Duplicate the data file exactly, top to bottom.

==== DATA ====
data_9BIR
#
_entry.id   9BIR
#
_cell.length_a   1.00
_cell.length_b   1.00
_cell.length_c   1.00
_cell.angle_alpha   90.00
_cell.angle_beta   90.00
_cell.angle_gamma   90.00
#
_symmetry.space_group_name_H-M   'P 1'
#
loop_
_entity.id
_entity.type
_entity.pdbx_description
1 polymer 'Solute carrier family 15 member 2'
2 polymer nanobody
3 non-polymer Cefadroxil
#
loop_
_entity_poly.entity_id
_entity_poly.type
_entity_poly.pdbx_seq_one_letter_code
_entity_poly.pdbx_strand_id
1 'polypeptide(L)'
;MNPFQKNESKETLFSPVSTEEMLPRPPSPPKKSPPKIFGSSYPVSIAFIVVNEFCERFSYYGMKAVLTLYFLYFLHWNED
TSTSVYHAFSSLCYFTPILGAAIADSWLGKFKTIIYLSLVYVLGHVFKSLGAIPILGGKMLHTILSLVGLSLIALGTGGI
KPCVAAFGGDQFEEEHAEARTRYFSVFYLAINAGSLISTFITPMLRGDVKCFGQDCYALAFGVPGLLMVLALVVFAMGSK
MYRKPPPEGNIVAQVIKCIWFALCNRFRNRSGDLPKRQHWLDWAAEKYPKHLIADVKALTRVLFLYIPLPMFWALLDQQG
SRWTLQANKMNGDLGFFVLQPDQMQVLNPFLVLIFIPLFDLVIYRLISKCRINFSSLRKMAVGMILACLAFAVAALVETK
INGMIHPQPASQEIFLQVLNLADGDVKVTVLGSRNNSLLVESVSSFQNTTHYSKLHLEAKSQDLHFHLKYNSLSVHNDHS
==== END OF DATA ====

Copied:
data_9BIR
#
_entry.id   9BIR
#
_cell.length_a   1.00
_cell.length_b   1.00
_cell.length_c   1.00
_cell.angle_alpha   90.00
_cell.angle_beta   90.00
_cell.angle_gamma   90.00
#
_symmetry.space_group_name_H-M   'P 1'
#
loop_
_entity.id
_entity.type
_entity.pdbx_description
1 polymer 'Solute carrier family 15 member 2'
2 polymer nanobody
3 non-polymer Cefadroxil
#
loop_
_entity_poly.entity_id
_entity_poly.type
_entity_poly.pdbx_seq_one_letter_code
_entity_poly.pdbx_strand_id
1 'polypeptide(L)'
;MNPFQKNESKETLFSPVSTEEMLPRPPSPPKKSPPKIFGSSYPVSIAFIVVNEFCERFSYYGMKAVLTLYFLYFLHWNED
TSTSVYHAFSSLCYFTPILGAAIADSWLGKFKTIIYLSLVYVLGHVFKSLGAIPILGGKMLHTILSLVGLSLIALGTGGI
KPCVAAFGGDQFEEEHAEARTRYFSVFYLAINAGSLISTFITPMLRGDVKCFGQDCYALAFGVPGLLMVLALVVFAMGSK
MYRKPPPEGNIVAQVIKCIWFALCNRFRNRSGDLPKRQHWLDWAAEKYPKHLIADVKALTRVLFLYIPLPMFWALLDQQG
SRWTLQANKMNGDLGFFVLQPDQMQVLNPFLVLIFIPLFDLVIYRLISKCRINFSSLRKMAVGMILACLAFAVAALVETK
INGMIHPQPASQEIFLQVLNLADGDVKVTVLGSRNNSLLVESVSSFQNTTHYSKLHLEAKSQDLHFHLKYNSLSVHNDHS